The Problem With 'Mommy Porn'

fifty shades of grey and the problem with mommy porn
Family, Sex

Mommy porn is a phrase that's been bandied about a lot lately—as we all know—because of the wild success of Fifty Shades of Grey.

But why the term when it's really just erotica? Is it because women's sexuality is still taboo and needs to be categorized? Is it because the idea of women enjoying something as "scandalous" as BDSM is so threatening that it needs to be termed "mommy porn" to diminish its potency?

In a society where sexually experienced women are "hos" but their male counterparts are "players," women are branded as sluts for wanting birth control or bitches because they're aggressive at work, the term "mommy porn" is just another way to demean female sexual desire. 

Categorizing porn as something only mothers would find appealing is a subtle dig aimed at women who are expressing their sexual nature. One would think from all the media hoopla that mothers are sexually repressed bores who are suddenly finding themselves turned on again. Calling the book "mommy porn" is another way of saying this isn't serious. Your desires are silly. It's an innately derogatory term, like "mom jeans." Moms are meant to be put on a pedestal and adored with kid gloves—not sexualized.

"Calling Fifty Shades 'mommy porn' is similar to the way men call romantic comedies 'chick flicks,'" sex therapist Sari Cooper says. "Unfortunately, it is done with a tone that infers that the male version is the real deal while what turns women on is long, involved, complicated and emotionally challenging."

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The obvious corollary is that there is no "daddy porn." It's assumed that men will remain sexual beings after having kids and even into old age, while mothers turn into asexual creatures whose sole needs are taking care of their children. Growing up, everyone knew about their dad's secret porn stash. I first discovered my friend Dacia's father's stash when we were seven. Stacks of Playboys were hidden in his dresser drawers. Bored one day, it was by accident that we stumbled upon them, but once we did we were intrigued by what her father could find so fascinating about naked women sprawled out on furry rugs or bending over motorcycles. Curious if my dad had such a stash, I rummaged through my parents' closet to find not Playboys, but some sort of low-rent nudie mag. It seemed all dads liked porn. So what gives?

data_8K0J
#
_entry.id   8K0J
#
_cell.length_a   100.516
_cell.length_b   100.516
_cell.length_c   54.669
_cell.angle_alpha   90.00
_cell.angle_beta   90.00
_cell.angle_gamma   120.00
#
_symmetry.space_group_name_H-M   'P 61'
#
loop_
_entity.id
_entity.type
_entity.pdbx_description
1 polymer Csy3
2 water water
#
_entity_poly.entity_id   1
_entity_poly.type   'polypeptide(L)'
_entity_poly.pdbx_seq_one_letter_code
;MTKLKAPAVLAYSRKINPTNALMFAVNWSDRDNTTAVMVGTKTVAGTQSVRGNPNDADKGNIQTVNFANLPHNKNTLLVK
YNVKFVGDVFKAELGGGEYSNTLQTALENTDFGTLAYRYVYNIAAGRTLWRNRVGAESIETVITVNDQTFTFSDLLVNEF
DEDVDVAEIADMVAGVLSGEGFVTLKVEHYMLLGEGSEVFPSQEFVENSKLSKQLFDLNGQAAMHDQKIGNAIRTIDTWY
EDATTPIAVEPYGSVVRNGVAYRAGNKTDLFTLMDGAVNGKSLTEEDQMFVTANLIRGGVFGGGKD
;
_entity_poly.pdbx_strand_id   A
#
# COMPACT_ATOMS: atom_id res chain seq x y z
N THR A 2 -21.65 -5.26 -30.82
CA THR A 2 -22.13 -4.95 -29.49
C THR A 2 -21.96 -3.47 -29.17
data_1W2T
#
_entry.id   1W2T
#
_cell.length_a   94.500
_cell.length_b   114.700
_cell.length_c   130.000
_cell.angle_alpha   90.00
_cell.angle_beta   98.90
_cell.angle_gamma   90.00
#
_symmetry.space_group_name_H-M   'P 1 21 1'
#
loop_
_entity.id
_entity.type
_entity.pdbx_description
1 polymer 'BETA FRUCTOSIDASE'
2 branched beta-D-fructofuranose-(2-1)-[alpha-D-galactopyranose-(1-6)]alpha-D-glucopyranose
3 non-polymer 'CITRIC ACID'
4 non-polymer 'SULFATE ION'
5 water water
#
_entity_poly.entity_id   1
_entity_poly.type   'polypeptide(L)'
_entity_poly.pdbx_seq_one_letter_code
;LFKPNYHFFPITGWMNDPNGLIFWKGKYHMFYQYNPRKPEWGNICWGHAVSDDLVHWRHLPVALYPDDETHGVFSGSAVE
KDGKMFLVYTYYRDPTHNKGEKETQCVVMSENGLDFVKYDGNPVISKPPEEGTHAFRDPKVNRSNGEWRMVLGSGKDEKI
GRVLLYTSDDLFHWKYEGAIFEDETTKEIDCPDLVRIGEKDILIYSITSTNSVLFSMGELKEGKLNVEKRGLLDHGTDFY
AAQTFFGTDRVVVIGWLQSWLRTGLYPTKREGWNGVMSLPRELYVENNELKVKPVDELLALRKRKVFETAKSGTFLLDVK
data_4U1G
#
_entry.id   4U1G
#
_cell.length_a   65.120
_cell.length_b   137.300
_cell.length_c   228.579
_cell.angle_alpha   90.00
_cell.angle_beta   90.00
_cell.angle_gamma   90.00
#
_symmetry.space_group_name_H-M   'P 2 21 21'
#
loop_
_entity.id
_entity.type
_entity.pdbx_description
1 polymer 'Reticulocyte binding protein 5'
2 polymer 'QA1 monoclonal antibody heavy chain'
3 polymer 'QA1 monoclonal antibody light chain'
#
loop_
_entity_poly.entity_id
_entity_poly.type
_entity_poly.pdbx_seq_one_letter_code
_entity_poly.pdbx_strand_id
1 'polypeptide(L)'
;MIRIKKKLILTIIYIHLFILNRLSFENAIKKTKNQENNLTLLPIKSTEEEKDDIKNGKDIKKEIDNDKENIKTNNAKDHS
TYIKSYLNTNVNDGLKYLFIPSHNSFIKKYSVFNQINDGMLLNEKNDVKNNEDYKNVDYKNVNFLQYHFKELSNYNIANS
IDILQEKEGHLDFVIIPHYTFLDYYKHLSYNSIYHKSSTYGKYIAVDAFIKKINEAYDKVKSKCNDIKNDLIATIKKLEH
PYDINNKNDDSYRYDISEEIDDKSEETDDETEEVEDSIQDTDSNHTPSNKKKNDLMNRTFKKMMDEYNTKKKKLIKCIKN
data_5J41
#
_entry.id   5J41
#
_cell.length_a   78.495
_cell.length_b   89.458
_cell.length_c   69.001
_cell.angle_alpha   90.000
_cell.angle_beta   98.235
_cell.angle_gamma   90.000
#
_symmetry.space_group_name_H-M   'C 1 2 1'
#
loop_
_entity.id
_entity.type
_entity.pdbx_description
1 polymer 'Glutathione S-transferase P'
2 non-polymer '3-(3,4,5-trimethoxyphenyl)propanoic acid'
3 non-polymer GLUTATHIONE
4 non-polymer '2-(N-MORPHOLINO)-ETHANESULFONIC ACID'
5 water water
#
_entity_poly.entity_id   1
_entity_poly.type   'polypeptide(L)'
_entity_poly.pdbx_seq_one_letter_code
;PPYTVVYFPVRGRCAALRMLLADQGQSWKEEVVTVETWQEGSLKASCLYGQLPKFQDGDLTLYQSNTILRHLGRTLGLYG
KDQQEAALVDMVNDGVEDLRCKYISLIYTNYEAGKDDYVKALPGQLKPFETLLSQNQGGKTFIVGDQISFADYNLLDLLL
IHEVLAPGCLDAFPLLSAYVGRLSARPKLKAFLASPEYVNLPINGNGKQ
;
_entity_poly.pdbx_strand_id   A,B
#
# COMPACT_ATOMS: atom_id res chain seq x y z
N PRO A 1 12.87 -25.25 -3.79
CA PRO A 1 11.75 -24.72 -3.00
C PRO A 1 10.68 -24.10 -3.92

"Human sexuality is traditionally viewed through the eyes of a straight man," says American University professor of Social Media and Sexuality, Stef Woods. "There isn't a need for additional 'daddy porn' since men's needs and fantasies are already satiated. As a society, men are expected to be sexual creatures. If 'daddy porn' existed, it wouldn't receive as much criticism or controversy."

Woods brings up a good point. The idea that women are sexual creatures and have valid needs is seen as something of an anomaly by society in general. What the critics don't understand is that women of all shades, stripes, races, and economic classes can and do enjoy porn, erotic literature, and BDSM. Women want to be ravished and adored, whether they are moms or not. Why Women Love '50 Shades Of Grey'

Yes, the writing in Fifty Shades of Grey is horrific, but since when has erotica or porn been prized for its writing? No one really cares that Debbie Does Dallas or porn de jour from Vivid Video sounds like it's been written by a horny teen. It's commonly accepted that porn exists simply to get off, writing be damned. There's something to be said for the allure and excitement of sex that isn't, as Fifty Shades character Christian Grey puts it, "vanilla."

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Women's sexuality is a huge source of power. A woman who feels comfortable in her sexuality, not for the sake of serving men but for herself, is a threat to a patriarchal society. After coming into her own power, she may realize the man she's with is not all that. She may want his job. She may no longer feel obligated to pop out kids. She may realize she doesn't have to listen to or believe everything her partner says. 

Unfortunately, the media and other proponents of the "mommy porn" term may not realize the derogatory nature of the term. They also may not realize that the popularity of women's erotica—read by moms and otherwise—is nothing new. Why Romance Novels Are Smarter Than You Think

"The fact is, many women read erotic books," Good Vibrations' resident sexpert, Dr. Carol Queen, says, "Women have really been at the forefront of erotic writing in the US, in fact, for at least the last 20 years. That the media has not noticed that [until Fifty Shades of Grey mania hit] ignores really significant cultural history."

Whether the pundits like it or not, the win here is that Fifty Shades is successfully poking a hole in the idea that women simply enjoy lights-off, under the sheets, missionary-style sex and that women become asexual after having children.